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FESTIVAL OF INDEPENDENT THEATRES 2016

Alex Duva in&nbsp;<em>Rush Limbaugh in Night School</em>

Q&A: Alex Duva and Jeff Swearingen

An interview with the actor and director of Rush Limbaugh in Night School, which Fun House Theatre and Film performs at the Festival of Independent Theatres.



published Monday, July 4, 2016

Photo: Chuck Marcelo
Alex Duva in Rush Limbaugh in Night School

 

Dallas — Plano-based Fun House Theatre and Film needs no introduction for anyone who's been reading about the DFW theater scene in the past five years. The youth theater, run by Artistic Director Jeff Swearingen and Producer Bren Rapp (who, for disclosure, is also the director of marketing and sales for TheaterJones), has a fine collection of original works, most of them parodies and/or satire. So a political season in 2016 made sense. For Fun House's first entry in the Festival of Independent Theatres, they have turned Charlie Varon's award-winning one-man play Rush Limbaugh in Night School into a multiple-actor piece, with Alex Duva playing Limbaugh. Duva has taken on a number of roles at Fun House, perhaps most memorably as the bully Stanley in last year's A School Bus Named Desire. TheaterJones talked to both Duva and Swearingen about this show, which is the first production of this year's FIT, premiering at 8 p.m. Friday, July 8.

 

TheaterJones: Alex, what kind of research have you done on Rush Limbaugh?

Alex Duva: Jeff had me listen to him a lot. A lot. On the radio, on podcasts, on YouTube doing his talk show in the 1990s. I've also done some Internet research on his bio, but I haven't read his books, except for part of his first Rush Revere book. He has a very good radio voice. The tone is easy to listen to, almost soothing and he varies his tempo to not make it boring. In contrast, I've also listened to Mark Levin and Bill O'Reilly, who are angry, fast talkers and are stressful to listen to. I can definitely hear the difference and why Rush became so popular

 

What about working with Jeff and Fun House has prepared you for this role?

A.D.: Jeff and Bren [Rapp] have an approach at Fun House that prepares us both short term for our individual roles but also long term for future roles. It seems like each role I've had was right at the time and all the previous roles have prepared me for my next role. I played Bill O'Reilly three years ago, which is great preparation for Rush, but also playing Stanley in A School Bus Named Desire, Mr. Reynolds in Mortgage, and even Tyrese Cannister in Game of Thrones, Jr. have added characteristics and aspects to my current role.

 

Aside from this, what has been your favorite role at Fun House and why?

Photo: Chuck Marcelo
Alex Duva in Rush Limbaugh in Night School

A.D.: It is way too hard to just pick one. I have been at it for five years with Fun House. That is a whole lot of memorable roles, especially the ones Jeff has created.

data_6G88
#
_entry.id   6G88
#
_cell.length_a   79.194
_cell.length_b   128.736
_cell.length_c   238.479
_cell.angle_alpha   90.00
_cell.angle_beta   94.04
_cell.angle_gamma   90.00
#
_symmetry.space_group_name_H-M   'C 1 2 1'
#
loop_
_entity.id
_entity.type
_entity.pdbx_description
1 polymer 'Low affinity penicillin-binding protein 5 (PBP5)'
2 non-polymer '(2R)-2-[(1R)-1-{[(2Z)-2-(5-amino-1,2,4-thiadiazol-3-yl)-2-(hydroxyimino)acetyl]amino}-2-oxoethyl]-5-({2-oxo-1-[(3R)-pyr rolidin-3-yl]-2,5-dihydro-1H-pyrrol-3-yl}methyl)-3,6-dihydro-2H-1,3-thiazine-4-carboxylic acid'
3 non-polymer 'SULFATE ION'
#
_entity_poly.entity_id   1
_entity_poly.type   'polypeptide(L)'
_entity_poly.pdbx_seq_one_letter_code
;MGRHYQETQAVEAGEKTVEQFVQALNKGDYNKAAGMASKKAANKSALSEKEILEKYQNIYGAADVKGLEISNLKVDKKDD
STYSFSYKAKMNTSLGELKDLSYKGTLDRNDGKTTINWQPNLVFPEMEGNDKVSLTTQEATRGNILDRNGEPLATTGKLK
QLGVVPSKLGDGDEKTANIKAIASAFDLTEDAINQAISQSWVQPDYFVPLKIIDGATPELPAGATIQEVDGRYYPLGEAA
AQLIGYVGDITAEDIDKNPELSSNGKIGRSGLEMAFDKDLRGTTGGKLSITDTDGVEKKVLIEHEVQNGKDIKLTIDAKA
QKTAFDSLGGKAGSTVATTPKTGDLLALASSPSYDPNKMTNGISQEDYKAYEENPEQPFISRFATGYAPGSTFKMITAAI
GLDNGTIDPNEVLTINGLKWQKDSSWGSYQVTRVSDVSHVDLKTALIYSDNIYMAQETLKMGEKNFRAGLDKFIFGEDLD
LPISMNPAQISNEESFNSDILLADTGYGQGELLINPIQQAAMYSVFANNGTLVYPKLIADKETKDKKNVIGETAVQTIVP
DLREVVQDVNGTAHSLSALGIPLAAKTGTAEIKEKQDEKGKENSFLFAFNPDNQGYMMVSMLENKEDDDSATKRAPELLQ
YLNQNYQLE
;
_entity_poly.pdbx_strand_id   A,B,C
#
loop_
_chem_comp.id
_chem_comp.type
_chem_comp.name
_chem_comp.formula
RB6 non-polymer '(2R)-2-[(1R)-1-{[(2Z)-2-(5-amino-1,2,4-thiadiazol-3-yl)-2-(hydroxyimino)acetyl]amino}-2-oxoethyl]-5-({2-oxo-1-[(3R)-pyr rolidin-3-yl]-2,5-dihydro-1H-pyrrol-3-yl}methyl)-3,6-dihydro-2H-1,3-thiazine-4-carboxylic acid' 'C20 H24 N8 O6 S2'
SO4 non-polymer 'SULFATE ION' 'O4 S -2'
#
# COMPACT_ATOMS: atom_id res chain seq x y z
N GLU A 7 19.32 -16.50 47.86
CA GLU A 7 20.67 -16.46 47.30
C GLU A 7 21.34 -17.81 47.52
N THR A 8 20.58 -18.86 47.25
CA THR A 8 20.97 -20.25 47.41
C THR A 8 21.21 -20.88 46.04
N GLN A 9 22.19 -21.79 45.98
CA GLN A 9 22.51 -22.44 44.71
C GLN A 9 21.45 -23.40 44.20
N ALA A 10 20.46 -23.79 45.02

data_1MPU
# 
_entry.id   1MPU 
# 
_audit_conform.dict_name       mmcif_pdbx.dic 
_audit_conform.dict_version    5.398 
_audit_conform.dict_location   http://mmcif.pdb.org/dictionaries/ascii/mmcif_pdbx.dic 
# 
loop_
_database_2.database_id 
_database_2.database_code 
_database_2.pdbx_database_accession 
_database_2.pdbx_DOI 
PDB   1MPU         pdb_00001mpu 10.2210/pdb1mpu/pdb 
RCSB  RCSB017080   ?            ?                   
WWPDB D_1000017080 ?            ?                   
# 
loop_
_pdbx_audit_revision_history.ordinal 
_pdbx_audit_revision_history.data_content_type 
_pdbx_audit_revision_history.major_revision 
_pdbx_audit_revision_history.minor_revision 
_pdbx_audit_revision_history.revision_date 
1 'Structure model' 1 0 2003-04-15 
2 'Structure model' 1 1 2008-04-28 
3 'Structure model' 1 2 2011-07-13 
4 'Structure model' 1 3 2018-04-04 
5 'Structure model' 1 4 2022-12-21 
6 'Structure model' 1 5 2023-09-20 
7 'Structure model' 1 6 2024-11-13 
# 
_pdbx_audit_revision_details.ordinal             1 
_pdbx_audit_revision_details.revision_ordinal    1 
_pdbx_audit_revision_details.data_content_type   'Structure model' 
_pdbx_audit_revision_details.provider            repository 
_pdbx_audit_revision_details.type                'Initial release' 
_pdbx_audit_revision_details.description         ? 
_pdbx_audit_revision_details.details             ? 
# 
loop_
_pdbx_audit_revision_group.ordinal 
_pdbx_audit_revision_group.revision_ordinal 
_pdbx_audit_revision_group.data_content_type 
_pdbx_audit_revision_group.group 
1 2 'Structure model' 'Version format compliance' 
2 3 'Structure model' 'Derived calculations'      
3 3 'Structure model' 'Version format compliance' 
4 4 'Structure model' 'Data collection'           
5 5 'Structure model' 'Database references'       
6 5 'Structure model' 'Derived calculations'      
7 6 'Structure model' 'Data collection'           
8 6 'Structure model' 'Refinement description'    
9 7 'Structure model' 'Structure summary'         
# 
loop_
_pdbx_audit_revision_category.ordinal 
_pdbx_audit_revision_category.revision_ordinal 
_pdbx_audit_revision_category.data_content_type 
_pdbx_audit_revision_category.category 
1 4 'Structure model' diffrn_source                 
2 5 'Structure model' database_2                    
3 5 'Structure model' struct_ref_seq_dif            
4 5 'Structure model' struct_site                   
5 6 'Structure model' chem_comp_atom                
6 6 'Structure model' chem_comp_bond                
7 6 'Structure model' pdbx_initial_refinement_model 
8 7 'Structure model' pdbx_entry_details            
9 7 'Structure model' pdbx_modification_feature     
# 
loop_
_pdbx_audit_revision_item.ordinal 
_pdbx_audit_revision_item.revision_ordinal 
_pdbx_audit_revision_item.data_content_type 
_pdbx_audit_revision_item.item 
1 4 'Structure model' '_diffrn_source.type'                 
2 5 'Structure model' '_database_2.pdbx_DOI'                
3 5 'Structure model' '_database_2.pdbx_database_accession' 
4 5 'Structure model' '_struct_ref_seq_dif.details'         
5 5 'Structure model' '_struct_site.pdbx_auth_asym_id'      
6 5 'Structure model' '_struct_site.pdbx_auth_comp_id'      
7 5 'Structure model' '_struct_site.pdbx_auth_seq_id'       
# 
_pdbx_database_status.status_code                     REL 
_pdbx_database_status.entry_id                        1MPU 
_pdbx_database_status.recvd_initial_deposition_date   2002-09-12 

Jeff, you wanted a political season this year. Why this title?

Jeff Swearingen: Actually, my partner and producer, Bren Rapp picked this show and programmed the entire season. She came up with the idea for our political season centered around the upcoming election. When researching works and coming across Rush Limbaugh in Night School, she felt we had the perfect kid to take on the challenge of playing of Rush Limbaugh, Alex Duva. It immediately became a project we wanted to produce for him, as many of the shows we have done over years are fueled by finding challenges for specific young actors in our program. It is one of the things that makes Fun House different from many youth programs out there. We search for vehicles for particular kids as we work to help them develop their skills. Also it fits our preferred model of satire in that it pokes fun at everyone, not just the left or the right or one group over another.

 

What makes casting this show with youth actors different from how it might come across with adults?

J.S.: I actually think it is more fun and the comedy is heightened since kids are performing are it. It adds that layer of adults watching being able to laugh at themselves seeing kids “behave” as adults, identifying themselves in the characters the kids are performing. I also think by casting all boys, we kept a lot of the original flavor of the piece, which was originally performed by the show’s author, Charlie Varon, as a one-man piece.

 

You've performed in FIT before, but have you directed/produced? What's different about the FIT experience this time?

J.S.: I have never directed or produced a show for FIT. I have performed for Bootstraps [Comedy Theater], Audacity [Theatre Lab] and Churchmouse [Productions] however. This might end up being my favorite experience as it is really something to pass down appearing in the festival to the kids. As I have told them, my FIT appearances, especially in [Matt Lyle’s] The Boxer, helped to build my career and I hope this show does the same for them. It is great opportunity for a wider range of audience to see what we do at Fun House and they are really excited about that.

 

 

» See more info about the 2016 Festival of Independent Theatres in our special section here, where you can also learn how to download our FIT app. In that app, you'll see a section for the playbills for each company, which includes cast, creative and director's notes.


Rush Limbaugh in Night School is performed in the following blocks:

  • 8pm Friday, July 8
  • 5pm Saturday, July 9
  • 5pm Sunday, July 10
  • 2pm Saturday, July 16
  • 5pm Saturday, July 23
  • 8pm Friday, July 29

 

 Thanks For Reading




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Q&A: Alex Duva and Jeff Swearingen
An interview with the actor and director of Rush Limbaugh in Night School, which Fun House Theatre and Film performs at the Festival of Independent Theatres.
by Mark Lowry

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